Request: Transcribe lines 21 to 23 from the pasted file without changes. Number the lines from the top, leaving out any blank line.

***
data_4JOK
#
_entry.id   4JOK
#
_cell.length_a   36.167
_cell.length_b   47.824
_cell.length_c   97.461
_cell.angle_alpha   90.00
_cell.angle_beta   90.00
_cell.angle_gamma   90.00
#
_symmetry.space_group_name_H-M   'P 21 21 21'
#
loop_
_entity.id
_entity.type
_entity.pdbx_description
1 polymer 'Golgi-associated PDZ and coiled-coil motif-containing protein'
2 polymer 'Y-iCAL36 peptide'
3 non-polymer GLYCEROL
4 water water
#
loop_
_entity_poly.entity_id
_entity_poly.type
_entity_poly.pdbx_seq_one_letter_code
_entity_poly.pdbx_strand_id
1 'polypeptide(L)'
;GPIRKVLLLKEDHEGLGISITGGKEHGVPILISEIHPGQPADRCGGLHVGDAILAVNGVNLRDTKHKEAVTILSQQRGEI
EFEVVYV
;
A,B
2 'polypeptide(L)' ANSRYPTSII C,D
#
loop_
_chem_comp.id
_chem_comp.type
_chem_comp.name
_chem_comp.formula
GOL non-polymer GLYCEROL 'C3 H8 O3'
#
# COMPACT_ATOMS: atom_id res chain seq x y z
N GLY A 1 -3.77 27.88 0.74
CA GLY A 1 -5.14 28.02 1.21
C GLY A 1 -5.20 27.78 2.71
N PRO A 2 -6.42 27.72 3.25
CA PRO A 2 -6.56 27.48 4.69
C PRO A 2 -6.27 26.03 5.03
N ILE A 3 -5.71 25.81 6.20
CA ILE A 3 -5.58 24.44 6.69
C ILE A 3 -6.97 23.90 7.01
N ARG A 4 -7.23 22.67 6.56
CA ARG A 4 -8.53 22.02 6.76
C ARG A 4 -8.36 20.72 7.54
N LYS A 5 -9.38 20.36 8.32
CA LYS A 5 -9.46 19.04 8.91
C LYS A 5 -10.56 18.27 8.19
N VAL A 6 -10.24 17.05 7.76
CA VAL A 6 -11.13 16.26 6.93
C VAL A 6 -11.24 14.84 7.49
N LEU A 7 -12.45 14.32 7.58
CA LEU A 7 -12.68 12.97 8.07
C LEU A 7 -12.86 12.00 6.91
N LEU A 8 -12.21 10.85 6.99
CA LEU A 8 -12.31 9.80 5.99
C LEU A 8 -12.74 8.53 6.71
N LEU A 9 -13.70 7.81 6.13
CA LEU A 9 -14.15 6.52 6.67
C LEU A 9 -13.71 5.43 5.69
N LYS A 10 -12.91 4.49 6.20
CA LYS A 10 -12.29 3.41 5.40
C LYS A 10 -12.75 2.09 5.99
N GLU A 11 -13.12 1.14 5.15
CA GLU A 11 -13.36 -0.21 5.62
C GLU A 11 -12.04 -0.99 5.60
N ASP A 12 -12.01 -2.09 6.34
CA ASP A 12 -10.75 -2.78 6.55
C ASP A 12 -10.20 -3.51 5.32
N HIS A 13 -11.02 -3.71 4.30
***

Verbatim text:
4 water water
#
loop_